【Press Release】Tang Prize Laureates Kariko and Weissman Win 2023 Nobel Prize in Physiology or Medicine

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News broke on October 2 that the 2023 Nobel Prize in Physiology or Medicine has been awarded to 2022 Tang Prize laureates Dr. Katalin Kariko and Dr. Drew Weissman “for their discoveries concerning nucleoside based modifications that enabled the development of effective mRNA vaccines against COVID-19.” It marked the third time that Tang Prize recipients were named Nobel laureates, a history made in 2018 when 2014 Tang Prize recipients Dr. James P. Allison and Dr. Tasuku Honjo won the Nobel Prize in Medicine, then repeated in 2020 when the Nobel Prize in Chemistry went to 2016 Tang Prize winners Dr. Emmanuelle Charpentier and Dr. Jennifer A. Doudna.


Upon hearing this good news, CEO of the Tang Prize Foundation Dr. Jenn-Chuan Chern immediately sent his congratulations to both laureates on behalf of the founder of the Tang Prize Dr. Samuel Yin. He also expressed his sincere gratitude to the independent Tang Prize selection committee, thanking its professional and visionary members for ensuring that Tang Prize laureates are all scientists who have influenced and made substantive contributions to the world. The recognition from the Nobel Committee is yet another proof that the lauretes’ breakthrough discoveries and the ingenious approaches they pioneered are key to the rapid and successful development of SARS-CoV-2 vaccine. These techniques not only revolutionized vaccinology but also signaled a paradigm shift in protein therapy, ushering in the era of RNA-based therapies.    


Unlike traditional protein therapies that are usually time-consuming and expensive, these new mRNA techniques turn cells into factories where proteins that serve as antigens or therapeutic molecules can be produced. Manufacturing vaccines in large quantity and at relatively low cost became possible, thus making it easier for especially people in developing countries to access quality healthcare. In addition, they can be applied to tackle a variety of diseases, such as to develop vaccines against other viruses, and even tailored-made vaccines against cancer. 


The two laureates were in Taiwan this August to attend the 5th Tang Prize award ceremony and other Tang Prize Week events, including Laureates’ Lectures and the Tang Prize Taiwan Biotechnology Forum. In addition, the Tang Prize Foundation arranged for Dr. Kariko to give a talk at the Taipei First Girls High School (TFG) to more than two hundred students from TFG, Taipei Municipal Jianguo High School (JGHS), Affiliated Senior High School of National Taiwan Normal University (HSNU), and Taipei Municipal Chenggong High School. Titled “Developing mRNA for Therapy: My Journey,” the talk featured Dr. Kariko’s life story, a journey of realizing her dreams that was full of ups and downs. She also told the young minds in the room that they should be passionate about what they do, have faith in themselves, learn how to handle stress, never stop learning and aspire to be a scientist.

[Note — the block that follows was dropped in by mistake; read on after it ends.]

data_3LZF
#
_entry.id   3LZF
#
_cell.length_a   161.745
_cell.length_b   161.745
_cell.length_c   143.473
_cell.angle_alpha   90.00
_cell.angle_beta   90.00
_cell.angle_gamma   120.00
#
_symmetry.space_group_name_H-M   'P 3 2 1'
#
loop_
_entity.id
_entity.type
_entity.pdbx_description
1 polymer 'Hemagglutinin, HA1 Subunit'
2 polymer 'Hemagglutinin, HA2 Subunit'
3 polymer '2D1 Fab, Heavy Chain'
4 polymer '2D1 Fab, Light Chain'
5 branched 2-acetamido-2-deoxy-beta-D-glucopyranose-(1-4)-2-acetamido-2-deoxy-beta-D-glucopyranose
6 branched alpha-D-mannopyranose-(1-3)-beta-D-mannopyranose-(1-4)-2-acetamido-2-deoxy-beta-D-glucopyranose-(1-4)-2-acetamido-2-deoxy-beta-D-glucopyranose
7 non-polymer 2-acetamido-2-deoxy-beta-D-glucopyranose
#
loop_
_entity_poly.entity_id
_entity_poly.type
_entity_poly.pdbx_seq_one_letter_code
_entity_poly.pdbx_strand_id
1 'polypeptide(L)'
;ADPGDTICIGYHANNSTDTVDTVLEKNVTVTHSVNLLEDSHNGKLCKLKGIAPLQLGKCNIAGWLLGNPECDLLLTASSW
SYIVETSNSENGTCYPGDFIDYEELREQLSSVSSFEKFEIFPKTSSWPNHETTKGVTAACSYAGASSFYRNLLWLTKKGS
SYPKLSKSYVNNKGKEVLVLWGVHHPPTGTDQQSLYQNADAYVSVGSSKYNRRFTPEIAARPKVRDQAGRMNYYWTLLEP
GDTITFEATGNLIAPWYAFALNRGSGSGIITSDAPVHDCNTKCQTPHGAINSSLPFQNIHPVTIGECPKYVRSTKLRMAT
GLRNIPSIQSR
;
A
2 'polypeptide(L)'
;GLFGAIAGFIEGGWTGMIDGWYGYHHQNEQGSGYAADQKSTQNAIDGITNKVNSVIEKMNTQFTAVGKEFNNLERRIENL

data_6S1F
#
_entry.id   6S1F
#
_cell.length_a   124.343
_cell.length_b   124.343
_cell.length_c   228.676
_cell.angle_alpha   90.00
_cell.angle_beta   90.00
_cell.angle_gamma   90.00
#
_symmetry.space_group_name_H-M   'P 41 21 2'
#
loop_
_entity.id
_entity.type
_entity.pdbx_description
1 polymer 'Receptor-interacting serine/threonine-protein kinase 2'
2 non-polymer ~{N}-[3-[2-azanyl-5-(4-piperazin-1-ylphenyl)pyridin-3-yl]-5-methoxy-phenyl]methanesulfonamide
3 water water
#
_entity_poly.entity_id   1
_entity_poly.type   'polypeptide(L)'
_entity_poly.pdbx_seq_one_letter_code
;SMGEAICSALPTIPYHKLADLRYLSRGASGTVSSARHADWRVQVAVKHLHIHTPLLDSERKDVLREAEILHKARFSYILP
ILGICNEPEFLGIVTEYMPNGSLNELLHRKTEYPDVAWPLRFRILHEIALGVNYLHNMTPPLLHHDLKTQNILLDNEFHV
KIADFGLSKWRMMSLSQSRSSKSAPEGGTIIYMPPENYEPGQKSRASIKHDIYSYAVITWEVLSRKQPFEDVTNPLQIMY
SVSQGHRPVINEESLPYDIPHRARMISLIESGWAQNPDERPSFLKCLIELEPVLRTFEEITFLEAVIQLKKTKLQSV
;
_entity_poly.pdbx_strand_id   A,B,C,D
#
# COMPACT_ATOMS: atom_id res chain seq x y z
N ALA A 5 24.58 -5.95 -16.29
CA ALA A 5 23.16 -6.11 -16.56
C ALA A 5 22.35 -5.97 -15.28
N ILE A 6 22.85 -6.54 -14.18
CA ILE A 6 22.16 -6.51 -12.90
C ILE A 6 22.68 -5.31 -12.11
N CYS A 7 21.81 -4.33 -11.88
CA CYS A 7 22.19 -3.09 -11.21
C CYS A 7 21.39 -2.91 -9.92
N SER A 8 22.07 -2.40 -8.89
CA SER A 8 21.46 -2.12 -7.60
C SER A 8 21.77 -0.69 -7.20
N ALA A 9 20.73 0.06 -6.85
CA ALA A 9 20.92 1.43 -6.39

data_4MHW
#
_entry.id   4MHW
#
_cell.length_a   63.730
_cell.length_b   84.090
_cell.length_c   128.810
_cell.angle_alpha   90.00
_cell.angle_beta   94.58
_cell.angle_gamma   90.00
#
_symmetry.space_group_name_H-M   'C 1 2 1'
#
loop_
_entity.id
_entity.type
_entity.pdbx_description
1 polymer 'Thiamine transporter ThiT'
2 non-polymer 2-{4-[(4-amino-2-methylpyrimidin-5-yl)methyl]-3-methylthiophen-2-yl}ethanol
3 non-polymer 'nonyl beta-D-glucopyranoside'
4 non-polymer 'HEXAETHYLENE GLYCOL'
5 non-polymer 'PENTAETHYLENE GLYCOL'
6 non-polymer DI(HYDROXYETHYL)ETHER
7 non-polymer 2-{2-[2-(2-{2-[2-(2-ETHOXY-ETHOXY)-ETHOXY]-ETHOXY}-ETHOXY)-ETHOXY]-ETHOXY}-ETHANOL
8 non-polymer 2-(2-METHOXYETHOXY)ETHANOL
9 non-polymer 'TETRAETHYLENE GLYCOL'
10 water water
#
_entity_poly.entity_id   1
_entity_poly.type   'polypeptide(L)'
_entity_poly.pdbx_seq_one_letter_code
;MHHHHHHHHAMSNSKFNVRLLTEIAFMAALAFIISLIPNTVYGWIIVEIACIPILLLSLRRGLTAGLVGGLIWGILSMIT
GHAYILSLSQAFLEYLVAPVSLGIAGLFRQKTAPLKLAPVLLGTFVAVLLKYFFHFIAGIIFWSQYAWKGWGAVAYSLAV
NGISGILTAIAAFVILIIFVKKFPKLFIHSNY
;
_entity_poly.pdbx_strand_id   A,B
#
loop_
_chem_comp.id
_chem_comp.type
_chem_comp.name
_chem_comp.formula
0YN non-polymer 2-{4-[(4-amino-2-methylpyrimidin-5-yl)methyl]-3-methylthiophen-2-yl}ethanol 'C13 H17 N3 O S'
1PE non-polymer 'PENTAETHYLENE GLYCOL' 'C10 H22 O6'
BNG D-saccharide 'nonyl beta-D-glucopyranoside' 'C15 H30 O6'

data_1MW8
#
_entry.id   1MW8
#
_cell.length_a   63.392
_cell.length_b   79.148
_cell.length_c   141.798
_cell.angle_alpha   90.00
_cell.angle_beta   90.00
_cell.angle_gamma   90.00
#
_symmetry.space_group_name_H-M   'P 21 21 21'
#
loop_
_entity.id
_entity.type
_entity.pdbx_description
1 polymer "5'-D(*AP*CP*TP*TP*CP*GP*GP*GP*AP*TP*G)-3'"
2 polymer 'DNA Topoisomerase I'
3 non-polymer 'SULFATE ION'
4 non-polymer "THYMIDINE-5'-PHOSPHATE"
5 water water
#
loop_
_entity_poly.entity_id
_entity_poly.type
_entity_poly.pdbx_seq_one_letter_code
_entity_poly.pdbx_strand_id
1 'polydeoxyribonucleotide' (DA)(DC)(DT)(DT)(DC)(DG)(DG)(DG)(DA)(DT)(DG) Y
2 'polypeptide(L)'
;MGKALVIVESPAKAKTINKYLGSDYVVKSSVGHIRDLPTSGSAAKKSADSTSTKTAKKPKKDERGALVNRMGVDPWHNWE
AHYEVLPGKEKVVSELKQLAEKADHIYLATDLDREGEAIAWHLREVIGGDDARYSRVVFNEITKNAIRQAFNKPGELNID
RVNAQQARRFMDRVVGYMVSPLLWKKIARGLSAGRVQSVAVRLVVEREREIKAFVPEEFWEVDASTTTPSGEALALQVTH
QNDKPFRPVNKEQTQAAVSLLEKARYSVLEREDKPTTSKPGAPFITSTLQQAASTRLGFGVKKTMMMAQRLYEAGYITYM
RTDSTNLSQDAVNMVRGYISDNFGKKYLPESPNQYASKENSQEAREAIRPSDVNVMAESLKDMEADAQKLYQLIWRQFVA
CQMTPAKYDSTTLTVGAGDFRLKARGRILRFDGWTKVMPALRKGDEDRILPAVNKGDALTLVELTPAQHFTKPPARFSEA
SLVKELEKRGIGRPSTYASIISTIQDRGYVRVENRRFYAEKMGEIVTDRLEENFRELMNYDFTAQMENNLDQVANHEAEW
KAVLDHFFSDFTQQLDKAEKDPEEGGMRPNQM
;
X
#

Devoting his life to vaccine research and development, Dr. Weissman emphasized in his acceptance speech “the immense potential of mRNA-LNPs in transforming the landscape of medicine.” Moreover, winning the prize has enabled him to “reach out to lower income countries and regions and help them develop their own academic mRNA research infrastructure followed by building GMP production centers.” So far, “this has been completely in 18 locations, including Pune, Ukraine and Brazil.” Dr. Weissman believes that “this is an important manner to address the unequal access to new medicines and vaccines and allow the development of treatments needed in certain locations.”


During the three years since the coronavirus emerged in November 2019, the COVID pandemic caused tragic numbers of hospitalizations and deaths in many parts of the world and severely battered the global economy. The World Health Organization’s statistics show that up to September 2022, more than 600 million COVID infections and about 6.5 million deaths have been recorded globally. Fortunately, it took Pfizer/BioNTech and Moderna less than 12 months to successfully develop vaccines against SARS-CoV-2. As a result, millions of lives have been saved. This public health miracle would not have happened if Dr. Kariko and Dr. Weissman had not figured out how to reduce the immunogenicity of mRNA.